NEWS
October 24, 1996 | AMY WALLACE, TIMES EDUCATION WRITER
In many ways, the hearing that Assemblyman Bernie Richter held Wednesday in Burbank was similar to those he chaired last week in Sacramento. Affirmative action was again the topic, particularly how the state's public colleges use race and gender in admissions and hiring. And again witnesses were sworn in and asked whether they were on drugs--a query that prompted one educator to confess: "I have Kleenex, a cough drop and I took a Claritan [antihistamine] this morning."
NEWS
June 8, 1995 | LUCILLE RENWICK, TIMES STAFF WRITER
In a debate that involved as much personal histories as civic lessons, state Assembly Speaker Emeritus Willie Brown and Assemblyman Bernie Richter (R-Chico) argued the merits of the proposed California Civil Rights Initiative on Wednesday evening in Encino.
NEWS
March 16, 1995 | MAX VANZI, TIMES STAFF WRITER
Community college authorities scrambled Wednesday to check out the complaint of a student who says she was kicked out of an English class at San Bernardino Valley College solely because she is not an African American, the group for whom the class was designed. According to a news release issued by a conservative legal foundation, Janice Camarena said: "I couldn't believe my ears when the English instructor asked me to leave the classroom because I was not black."
NEWS
June 5, 1996 | MAX VANZI, TIMES STAFF WRITER
Now that long-reigning Democratic Speaker Willie Brown is safely out of town, it's payback time for conservative Bernie Richter. Literally. Assemblyman Richter (R-Chico) steered a bill through the lower house last week that seeks to spread around to 42 counties a bonanza of $87 million a year by raiding the tax base of one city--San Francisco. The city by the bay, maintained Richter, has been hogging more than its rightful share of property tax revenues for 17 years.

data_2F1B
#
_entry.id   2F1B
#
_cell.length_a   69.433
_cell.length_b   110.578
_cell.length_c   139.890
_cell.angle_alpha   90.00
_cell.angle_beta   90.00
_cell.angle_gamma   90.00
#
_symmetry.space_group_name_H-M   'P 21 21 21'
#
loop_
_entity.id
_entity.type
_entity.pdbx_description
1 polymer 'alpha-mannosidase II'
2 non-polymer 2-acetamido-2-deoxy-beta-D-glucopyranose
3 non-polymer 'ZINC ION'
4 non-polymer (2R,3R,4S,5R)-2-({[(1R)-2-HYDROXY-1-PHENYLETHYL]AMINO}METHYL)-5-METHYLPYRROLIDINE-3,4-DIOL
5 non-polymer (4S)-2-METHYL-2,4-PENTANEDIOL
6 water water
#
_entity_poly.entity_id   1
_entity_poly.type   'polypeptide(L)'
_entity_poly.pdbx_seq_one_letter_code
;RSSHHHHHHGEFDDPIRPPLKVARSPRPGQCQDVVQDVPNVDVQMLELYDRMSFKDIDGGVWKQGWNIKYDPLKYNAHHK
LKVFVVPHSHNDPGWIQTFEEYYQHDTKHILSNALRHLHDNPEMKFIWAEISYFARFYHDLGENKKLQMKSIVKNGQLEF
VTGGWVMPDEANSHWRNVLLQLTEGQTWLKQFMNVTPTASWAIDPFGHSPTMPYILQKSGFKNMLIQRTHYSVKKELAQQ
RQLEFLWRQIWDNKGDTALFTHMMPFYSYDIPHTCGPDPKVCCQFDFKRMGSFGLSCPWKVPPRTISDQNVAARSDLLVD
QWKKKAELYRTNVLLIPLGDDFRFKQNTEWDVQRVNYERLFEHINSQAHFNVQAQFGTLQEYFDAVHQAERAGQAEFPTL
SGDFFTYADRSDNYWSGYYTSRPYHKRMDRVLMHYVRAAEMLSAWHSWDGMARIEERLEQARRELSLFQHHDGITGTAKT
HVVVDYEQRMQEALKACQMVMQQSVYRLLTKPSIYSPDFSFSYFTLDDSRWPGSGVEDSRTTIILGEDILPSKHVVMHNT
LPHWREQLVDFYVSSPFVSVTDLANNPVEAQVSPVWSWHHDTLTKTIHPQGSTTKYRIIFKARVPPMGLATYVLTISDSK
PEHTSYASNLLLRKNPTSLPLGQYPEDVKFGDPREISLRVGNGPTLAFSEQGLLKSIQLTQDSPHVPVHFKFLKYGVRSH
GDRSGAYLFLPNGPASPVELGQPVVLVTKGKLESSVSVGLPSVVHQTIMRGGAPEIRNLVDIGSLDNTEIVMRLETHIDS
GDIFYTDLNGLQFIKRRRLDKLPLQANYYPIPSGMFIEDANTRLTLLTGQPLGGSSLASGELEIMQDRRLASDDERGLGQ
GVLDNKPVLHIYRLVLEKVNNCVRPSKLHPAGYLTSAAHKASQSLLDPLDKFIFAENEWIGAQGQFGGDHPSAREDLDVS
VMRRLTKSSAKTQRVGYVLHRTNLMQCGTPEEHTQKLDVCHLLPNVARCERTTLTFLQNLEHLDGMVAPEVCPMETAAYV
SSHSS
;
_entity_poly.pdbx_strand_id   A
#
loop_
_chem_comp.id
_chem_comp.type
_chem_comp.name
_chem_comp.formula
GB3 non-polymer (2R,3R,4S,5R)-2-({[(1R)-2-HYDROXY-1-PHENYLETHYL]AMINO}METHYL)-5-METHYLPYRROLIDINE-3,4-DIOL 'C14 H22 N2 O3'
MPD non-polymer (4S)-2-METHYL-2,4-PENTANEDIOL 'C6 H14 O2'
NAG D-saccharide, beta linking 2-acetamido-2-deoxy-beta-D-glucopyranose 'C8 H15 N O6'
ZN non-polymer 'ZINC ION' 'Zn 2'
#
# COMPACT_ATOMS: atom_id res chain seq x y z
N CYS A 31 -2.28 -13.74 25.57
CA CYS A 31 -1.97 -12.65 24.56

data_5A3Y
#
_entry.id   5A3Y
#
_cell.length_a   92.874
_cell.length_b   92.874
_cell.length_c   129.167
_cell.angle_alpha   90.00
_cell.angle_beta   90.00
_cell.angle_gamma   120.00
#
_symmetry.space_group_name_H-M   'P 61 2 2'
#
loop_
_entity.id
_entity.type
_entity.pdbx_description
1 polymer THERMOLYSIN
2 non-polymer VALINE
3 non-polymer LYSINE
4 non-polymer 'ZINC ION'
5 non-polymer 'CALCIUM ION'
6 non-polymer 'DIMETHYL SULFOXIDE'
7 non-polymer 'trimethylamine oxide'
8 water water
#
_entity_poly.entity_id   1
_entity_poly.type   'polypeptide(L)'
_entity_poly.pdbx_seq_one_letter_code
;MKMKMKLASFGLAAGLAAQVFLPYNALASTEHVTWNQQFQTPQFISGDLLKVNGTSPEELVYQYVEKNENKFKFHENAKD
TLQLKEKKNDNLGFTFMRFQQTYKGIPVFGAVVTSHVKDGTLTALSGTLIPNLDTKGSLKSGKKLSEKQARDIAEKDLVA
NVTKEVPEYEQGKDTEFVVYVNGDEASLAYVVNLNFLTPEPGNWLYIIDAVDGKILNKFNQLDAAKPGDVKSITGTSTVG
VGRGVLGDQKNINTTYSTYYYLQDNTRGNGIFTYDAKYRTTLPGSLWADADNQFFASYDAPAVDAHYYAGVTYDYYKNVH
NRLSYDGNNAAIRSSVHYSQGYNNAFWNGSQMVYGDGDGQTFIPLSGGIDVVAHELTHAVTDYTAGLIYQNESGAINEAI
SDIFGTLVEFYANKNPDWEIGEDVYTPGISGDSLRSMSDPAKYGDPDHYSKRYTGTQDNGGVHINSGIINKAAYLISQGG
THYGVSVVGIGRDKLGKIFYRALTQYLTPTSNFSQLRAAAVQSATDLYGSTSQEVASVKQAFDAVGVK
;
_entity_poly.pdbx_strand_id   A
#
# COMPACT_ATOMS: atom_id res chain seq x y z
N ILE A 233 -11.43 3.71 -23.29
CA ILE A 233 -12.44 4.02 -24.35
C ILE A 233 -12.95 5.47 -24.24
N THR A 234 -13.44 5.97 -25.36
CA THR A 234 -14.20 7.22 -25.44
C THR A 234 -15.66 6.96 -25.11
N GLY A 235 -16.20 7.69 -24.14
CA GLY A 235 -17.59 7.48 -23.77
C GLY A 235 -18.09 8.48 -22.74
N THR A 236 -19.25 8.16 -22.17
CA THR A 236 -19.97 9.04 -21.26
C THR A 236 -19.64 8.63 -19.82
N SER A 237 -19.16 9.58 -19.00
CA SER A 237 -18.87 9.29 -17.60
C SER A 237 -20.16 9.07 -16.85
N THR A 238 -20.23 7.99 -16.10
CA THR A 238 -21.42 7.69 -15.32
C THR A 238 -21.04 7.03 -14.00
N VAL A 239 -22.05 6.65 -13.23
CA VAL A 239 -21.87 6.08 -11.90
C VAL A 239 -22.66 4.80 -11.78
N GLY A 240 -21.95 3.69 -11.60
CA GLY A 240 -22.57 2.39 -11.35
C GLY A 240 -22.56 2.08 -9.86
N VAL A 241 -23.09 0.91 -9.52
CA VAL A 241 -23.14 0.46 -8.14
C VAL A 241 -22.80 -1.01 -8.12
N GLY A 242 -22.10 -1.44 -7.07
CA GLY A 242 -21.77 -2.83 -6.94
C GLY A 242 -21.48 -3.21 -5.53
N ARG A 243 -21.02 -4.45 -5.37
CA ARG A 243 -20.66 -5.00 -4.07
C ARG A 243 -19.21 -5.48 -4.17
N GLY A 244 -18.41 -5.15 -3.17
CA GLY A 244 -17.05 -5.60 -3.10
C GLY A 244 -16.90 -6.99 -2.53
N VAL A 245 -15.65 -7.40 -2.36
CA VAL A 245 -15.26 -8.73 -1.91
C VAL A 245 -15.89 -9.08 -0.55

CALIFORNIA | LOCAL
October 24, 1996 | SCOTT HARRIS
If you happened to be inside the Burbank City Council chambers Wednesday morning and heard Assemblyman Bernie Richter assert that each and every witness at his committee hearing had been asked if they were under the influence of medication or drugs, I hereby testify that Richter is wrong. I have seen the video. Janine Jacinto wasn't asked that question. But everybody makes mistakes. I made one just the other day. It wasn't that I began a column by asking: "Is Bernie Richter on drugs?"
CALIFORNIA | LOCAL
October 24, 1996 | Scott Harris
If you happened to be inside the Burbank City Council chambers Wednesday and heard Assemblyman Bernie Richter (R-Chico) assert that each and every witness to his committee hearing had been asked if they were under the influence of medication or drugs, I hereby testify that Richter is wrong. I have seen the video. Janine Jacinto wasn't asked that question. But everybody makes mistakes. I made one just the other day. It wasn't that I began a column by asking: "Is Bernie Richter on drugs?"
NEWS
October 23, 1996 | AMY WALLACE, TIMES EDUCATION WRITER
Led by Assembly Minority Leader Richard Katz, 25 Democratic lawmakers called Tuesday for Republican Assemblyman Bernie Richter to be censured for his "McCarthy-like tactics" and "disgusting, inexcusable behavior" during last week's hearings on affirmative action in higher education. In a letter to Speaker Curt Pringle, the Democrats said Richter was wrong to ask Cal State Northridge President Blenda J.
NEWS